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Do you need to put on your heaviest winter coat before you walk into the garage? An ice-cold garage might seem inevitable, but it’s actually a sign of an efficiency problem. Proper garage door insulation—with the appropriate materials for your environment—can lead to a more energy efficient home in no time.


Start by understanding insulation 

We already talked about insulation being a big part of a winter-ready garage. But do you fully understand your insulation options? Things like R-value, U-value, and polyurethane are essential when choosing the right door. 


R-value versus U-value 

A garage door’s R-value is the “measurement of a material’s resistance to heat flow.” A high R-value indicates a well-insulated door that’s better at stopping the flow of heat out of your house. In comparison, U-value measures the rate of heat transfer. In this case, the lower the value the better, as a low value means the heat escapes slower.

Many of the manufactured doors we offer, both commercial and residential, have high R-values and low U-values. Such options include the Wayne Dalton 9700 Insulated Steel Carriage House Garage Door with an R-value of 10. Or the CHI 2717 Sterling with an R-value of 15.07 and two-inch thick two-sided sections. 


Foamed-in-place polyurethane insulation

If you look through our manufactured door options, you’ll see the term ‘foamed-in-place polyurethane insulation’ crop up a lot. This type of insulation is “injected in between the door’s steel layers, expanding to fill all of the nooks and crannies of the door.” The process also contributes to a stronger door that’s less susceptible to dents. 


The materials (and windows) you choose matter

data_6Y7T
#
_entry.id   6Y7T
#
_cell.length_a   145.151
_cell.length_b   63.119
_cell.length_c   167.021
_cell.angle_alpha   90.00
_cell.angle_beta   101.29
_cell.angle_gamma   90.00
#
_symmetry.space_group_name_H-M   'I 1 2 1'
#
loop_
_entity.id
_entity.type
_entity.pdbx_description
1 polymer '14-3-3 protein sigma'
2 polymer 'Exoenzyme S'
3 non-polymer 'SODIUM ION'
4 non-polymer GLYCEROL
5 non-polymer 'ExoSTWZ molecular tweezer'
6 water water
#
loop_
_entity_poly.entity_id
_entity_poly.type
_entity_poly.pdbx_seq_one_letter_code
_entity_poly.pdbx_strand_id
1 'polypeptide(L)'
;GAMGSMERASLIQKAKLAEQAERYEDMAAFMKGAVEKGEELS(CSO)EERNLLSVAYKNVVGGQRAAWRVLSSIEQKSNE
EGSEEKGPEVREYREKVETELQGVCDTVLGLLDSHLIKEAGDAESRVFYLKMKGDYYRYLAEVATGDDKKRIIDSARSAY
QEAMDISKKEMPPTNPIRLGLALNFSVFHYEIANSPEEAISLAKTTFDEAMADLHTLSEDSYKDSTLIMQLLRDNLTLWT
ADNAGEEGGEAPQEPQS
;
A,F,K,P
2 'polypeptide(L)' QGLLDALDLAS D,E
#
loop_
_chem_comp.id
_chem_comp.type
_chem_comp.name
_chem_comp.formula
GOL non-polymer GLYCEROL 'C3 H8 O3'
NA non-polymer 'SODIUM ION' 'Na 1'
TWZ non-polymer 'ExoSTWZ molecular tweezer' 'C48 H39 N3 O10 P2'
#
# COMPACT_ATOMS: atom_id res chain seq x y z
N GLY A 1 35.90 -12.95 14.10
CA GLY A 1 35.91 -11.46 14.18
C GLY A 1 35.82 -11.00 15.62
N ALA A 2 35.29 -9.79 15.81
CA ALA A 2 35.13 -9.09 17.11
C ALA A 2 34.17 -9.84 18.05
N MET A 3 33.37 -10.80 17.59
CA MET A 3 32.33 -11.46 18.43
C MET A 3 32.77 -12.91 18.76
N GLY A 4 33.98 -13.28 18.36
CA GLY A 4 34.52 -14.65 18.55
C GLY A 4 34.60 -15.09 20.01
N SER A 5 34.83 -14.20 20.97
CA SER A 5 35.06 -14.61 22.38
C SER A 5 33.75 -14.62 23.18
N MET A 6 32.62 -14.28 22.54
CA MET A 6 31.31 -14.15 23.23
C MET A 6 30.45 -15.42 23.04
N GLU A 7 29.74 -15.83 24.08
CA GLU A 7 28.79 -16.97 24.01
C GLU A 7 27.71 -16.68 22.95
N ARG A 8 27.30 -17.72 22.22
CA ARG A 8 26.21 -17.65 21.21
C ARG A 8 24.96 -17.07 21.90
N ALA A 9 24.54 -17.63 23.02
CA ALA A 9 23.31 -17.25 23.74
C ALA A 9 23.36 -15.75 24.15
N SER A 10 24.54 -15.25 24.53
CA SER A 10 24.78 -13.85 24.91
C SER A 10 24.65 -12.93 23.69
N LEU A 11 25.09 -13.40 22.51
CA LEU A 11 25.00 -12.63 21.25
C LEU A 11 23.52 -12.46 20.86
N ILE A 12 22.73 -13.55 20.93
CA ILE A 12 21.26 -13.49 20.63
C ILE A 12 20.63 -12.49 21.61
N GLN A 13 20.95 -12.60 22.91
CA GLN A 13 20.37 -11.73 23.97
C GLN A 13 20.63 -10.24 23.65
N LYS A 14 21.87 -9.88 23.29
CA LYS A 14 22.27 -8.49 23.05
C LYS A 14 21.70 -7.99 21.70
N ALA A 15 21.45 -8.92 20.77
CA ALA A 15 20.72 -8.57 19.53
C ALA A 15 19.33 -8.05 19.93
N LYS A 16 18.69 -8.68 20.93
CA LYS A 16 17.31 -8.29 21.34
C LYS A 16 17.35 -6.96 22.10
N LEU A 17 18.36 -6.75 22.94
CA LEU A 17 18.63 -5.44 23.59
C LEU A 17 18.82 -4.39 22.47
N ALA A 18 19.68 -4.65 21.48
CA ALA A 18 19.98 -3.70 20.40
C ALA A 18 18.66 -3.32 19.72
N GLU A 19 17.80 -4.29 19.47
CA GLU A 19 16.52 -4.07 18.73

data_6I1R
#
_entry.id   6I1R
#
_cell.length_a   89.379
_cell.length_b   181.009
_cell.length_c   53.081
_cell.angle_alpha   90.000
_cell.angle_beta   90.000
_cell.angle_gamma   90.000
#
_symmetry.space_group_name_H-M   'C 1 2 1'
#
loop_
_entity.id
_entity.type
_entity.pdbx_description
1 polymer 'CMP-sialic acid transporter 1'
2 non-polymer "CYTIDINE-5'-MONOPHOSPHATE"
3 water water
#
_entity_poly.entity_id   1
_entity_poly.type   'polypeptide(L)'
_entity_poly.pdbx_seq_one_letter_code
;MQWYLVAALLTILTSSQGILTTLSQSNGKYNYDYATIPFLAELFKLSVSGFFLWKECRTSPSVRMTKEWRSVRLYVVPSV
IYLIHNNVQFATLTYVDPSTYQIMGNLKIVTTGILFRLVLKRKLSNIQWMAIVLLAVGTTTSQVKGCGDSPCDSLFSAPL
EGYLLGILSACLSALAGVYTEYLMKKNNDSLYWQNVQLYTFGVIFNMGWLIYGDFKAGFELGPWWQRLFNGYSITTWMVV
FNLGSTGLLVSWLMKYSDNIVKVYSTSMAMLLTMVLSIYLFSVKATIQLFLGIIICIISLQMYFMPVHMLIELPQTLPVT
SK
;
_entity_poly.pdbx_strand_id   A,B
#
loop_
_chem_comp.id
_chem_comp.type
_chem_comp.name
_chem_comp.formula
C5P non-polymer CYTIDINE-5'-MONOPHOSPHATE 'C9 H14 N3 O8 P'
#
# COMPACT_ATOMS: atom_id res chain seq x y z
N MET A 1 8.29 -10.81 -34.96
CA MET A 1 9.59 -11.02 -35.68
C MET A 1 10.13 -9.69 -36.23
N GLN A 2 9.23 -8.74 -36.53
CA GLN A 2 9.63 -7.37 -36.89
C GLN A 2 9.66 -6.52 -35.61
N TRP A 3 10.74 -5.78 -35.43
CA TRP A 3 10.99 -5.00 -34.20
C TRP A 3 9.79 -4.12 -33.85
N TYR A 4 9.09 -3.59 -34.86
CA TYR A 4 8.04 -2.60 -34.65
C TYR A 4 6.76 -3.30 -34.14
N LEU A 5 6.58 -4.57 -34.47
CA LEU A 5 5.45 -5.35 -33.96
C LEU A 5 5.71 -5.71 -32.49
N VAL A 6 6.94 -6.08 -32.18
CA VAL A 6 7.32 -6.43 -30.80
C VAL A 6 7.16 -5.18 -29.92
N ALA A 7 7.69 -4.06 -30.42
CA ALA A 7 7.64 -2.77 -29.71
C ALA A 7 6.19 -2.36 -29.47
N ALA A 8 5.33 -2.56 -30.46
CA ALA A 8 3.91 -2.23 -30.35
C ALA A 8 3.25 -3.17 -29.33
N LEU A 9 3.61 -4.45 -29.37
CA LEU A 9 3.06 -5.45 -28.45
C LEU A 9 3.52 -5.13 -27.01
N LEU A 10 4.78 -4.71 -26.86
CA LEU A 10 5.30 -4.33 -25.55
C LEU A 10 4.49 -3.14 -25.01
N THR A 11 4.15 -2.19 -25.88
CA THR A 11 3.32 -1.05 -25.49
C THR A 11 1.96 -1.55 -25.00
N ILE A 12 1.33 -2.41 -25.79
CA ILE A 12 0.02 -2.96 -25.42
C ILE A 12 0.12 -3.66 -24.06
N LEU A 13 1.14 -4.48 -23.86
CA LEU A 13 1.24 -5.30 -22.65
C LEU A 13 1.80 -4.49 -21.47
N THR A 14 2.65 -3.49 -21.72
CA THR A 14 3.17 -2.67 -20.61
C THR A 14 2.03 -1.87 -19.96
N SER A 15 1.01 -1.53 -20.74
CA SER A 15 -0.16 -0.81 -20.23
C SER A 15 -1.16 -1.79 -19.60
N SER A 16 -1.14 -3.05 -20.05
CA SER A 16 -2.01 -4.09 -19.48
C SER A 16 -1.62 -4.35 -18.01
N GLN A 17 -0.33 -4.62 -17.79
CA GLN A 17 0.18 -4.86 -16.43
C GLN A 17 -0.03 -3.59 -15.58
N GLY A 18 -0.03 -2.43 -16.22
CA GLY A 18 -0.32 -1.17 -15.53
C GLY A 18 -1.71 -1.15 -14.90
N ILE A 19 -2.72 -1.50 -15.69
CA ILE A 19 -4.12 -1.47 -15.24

When it comes to garage door materials, you have a lot of options. But not all of them are equally efficient. On its own, steel is not very efficient, but “is a good choice when combined with an internal layer of polyurethane insulation.” One example of this is our Wayne Dalton 6600 Steel Carriage House Garage Door. If you prefer the look of a wooden garage door, you can likewise pair wood or composite wood with steel and polyurethane. 

While great for curb appeal, keep in mind that windows can be a source of energy loss. So if you opt for a full-view door like the Wayne Dalton 8450 Frameless Glass Garage Door, make sure it’s compensating for the energy loss with joint seals and reinforcing pins. 


And don’t forget to seal the cracks!  

When going through your garage and inspecting your door, make sure to look for cracks or areas air can escape. Problem areas include the bottom of a garage door where the seal can become worn over time. Or if your weatherstripping has seen one too many winters. In general, if you can feel a draft coming in, hot air can escape out.  


Get started today  

An energy efficient home starts with your garage door. By choosing the right insulation and materials, and sealing the cracks, you can save money on your energy bill (and forgo the need for winter coats in your garage). Contact our team to get started on your new door!

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